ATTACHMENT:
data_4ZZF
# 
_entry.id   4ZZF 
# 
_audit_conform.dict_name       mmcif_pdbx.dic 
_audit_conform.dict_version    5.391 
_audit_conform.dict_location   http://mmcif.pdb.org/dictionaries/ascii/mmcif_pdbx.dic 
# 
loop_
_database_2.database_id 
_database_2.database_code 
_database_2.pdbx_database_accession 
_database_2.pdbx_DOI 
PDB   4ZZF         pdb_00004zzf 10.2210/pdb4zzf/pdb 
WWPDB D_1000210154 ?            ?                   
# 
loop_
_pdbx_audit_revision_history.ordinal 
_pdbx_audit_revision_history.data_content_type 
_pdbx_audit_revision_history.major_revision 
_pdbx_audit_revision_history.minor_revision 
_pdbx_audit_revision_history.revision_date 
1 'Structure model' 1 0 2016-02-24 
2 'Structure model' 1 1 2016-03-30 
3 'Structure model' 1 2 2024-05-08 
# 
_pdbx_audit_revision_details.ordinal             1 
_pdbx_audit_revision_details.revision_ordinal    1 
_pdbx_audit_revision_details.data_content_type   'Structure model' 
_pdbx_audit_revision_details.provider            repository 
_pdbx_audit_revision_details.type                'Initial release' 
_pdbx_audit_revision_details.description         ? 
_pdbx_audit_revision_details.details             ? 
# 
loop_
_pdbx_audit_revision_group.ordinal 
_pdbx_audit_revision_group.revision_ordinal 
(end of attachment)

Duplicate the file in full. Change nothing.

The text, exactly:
data_4ZZF
# 
_entry.id   4ZZF 
# 
_audit_conform.dict_name       mmcif_pdbx.dic 
_audit_conform.dict_version    5.391 
_audit_conform.dict_location   http://mmcif.pdb.org/dictionaries/ascii/mmcif_pdbx.dic 
# 
loop_
_database_2.database_id 
_database_2.database_code 
_database_2.pdbx_database_accession 
_database_2.pdbx_DOI 
PDB   4ZZF         pdb_00004zzf 10.2210/pdb4zzf/pdb 
WWPDB D_1000210154 ?            ?                   
# 
loop_
_pdbx_audit_revision_history.ordinal 
_pdbx_audit_revision_history.data_content_type 
_pdbx_audit_revision_history.major_revision 
_pdbx_audit_revision_history.minor_revision 
_pdbx_audit_revision_history.revision_date 
1 'Structure model' 1 0 2016-02-24 
2 'Structure model' 1 1 2016-03-30 
3 'Structure model' 1 2 2024-05-08 
# 
_pdbx_audit_revision_details.ordinal             1 
_pdbx_audit_revision_details.revision_ordinal    1 
_pdbx_audit_revision_details.data_content_type   'Structure model' 
_pdbx_audit_revision_details.provider            repository 
_pdbx_audit_revision_details.type                'Initial release' 
_pdbx_audit_revision_details.description         ? 
_pdbx_audit_revision_details.details             ? 
# 
loop_
_pdbx_audit_revision_group.ordinal 
_pdbx_audit_revision_group.revision_ordinal 